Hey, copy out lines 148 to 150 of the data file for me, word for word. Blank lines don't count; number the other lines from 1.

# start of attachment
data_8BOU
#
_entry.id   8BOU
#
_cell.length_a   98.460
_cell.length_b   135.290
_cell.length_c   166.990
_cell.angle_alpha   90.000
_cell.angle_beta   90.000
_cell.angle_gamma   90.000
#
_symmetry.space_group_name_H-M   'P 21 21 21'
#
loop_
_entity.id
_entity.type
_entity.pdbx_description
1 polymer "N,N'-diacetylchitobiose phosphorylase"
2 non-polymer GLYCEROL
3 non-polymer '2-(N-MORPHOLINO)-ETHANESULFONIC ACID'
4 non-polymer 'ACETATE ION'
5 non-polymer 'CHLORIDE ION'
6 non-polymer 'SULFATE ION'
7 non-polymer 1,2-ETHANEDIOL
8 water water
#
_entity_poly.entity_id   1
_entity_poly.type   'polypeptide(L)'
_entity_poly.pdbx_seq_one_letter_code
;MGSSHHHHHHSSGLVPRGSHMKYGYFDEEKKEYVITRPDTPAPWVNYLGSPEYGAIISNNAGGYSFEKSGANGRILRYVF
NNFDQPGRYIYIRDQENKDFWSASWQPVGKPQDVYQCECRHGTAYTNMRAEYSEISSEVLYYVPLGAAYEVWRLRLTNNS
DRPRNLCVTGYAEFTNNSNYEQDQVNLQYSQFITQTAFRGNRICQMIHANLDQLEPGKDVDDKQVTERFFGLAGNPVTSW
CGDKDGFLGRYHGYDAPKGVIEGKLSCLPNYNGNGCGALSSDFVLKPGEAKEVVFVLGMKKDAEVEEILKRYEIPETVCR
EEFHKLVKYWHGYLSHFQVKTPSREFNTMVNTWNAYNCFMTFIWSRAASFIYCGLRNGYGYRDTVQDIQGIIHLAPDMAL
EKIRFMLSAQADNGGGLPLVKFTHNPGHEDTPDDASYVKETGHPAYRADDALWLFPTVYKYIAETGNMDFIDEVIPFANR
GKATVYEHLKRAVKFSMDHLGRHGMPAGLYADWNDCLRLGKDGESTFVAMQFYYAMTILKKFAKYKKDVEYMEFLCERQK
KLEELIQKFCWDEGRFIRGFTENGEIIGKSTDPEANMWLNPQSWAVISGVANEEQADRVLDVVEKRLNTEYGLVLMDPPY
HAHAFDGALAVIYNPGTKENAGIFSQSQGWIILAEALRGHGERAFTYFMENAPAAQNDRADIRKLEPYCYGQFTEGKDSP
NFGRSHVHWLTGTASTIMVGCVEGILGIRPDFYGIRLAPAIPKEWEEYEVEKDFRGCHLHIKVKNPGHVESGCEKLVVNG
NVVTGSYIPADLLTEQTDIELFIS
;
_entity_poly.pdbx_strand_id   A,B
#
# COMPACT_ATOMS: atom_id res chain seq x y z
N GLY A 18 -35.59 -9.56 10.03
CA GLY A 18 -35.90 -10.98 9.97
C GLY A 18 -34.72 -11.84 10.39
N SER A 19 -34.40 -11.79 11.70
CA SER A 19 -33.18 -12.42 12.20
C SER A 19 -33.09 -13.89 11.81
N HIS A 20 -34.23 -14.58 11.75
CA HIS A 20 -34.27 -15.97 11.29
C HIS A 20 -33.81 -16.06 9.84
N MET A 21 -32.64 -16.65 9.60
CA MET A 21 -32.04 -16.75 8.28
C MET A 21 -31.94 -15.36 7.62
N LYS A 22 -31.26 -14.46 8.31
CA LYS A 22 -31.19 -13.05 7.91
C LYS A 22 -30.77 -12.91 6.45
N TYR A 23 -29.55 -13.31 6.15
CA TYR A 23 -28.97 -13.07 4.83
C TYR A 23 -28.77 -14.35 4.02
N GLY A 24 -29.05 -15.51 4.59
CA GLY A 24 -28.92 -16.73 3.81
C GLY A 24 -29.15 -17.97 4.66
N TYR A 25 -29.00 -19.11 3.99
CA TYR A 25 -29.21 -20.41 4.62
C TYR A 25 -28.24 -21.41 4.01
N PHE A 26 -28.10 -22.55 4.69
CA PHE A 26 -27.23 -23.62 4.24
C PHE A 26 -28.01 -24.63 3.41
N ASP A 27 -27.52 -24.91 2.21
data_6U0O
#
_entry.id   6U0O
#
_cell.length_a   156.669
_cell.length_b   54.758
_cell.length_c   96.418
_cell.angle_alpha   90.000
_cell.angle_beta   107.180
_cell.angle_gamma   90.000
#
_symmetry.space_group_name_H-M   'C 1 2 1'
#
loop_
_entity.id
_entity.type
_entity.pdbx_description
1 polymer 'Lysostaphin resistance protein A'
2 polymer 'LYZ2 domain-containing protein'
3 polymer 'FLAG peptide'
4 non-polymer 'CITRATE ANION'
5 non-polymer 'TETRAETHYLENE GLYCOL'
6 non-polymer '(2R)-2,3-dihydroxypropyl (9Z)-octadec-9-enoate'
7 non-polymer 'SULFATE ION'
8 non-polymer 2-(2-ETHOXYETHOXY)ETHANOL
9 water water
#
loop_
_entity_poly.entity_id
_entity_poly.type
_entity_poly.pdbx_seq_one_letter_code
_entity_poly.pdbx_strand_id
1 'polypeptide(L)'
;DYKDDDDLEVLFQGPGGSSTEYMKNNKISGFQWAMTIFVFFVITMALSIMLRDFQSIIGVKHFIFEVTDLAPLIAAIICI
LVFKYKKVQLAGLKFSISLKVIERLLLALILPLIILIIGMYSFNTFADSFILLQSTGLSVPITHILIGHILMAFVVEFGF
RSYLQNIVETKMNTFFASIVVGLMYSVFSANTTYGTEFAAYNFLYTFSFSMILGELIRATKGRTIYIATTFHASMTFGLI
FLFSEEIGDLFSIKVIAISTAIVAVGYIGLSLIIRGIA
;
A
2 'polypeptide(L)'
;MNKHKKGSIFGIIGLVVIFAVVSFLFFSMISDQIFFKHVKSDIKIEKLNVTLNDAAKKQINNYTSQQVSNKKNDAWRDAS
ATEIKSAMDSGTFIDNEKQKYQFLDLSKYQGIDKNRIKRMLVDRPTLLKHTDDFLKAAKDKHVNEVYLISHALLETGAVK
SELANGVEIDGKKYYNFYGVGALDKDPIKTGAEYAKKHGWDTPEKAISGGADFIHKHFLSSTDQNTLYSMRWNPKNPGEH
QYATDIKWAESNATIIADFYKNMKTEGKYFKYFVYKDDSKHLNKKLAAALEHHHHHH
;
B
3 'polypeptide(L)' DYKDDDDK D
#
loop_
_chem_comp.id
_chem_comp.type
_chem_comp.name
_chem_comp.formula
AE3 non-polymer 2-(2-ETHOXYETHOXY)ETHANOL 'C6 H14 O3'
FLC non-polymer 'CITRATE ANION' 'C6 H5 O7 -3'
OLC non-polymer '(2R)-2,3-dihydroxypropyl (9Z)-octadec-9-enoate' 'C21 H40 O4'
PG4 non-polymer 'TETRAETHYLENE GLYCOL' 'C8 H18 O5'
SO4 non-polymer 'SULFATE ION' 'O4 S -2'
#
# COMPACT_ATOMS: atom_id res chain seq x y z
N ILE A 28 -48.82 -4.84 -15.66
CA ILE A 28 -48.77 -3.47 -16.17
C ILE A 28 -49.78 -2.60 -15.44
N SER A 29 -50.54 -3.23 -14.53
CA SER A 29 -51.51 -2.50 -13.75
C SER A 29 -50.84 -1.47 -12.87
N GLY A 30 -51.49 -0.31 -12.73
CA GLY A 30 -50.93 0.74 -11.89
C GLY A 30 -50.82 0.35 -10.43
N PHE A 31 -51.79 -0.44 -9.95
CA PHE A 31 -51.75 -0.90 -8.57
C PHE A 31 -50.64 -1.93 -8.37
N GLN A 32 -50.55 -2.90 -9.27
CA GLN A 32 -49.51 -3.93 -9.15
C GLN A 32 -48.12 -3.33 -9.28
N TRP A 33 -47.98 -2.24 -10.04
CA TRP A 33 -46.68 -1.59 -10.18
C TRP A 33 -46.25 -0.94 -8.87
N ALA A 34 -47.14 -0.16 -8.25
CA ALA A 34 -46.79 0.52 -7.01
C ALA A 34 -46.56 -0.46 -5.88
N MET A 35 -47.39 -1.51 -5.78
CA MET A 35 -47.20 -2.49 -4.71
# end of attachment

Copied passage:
N TRP A 33 -47.98 -2.24 -10.04
CA TRP A 33 -46.68 -1.59 -10.18
C TRP A 33 -46.25 -0.94 -8.87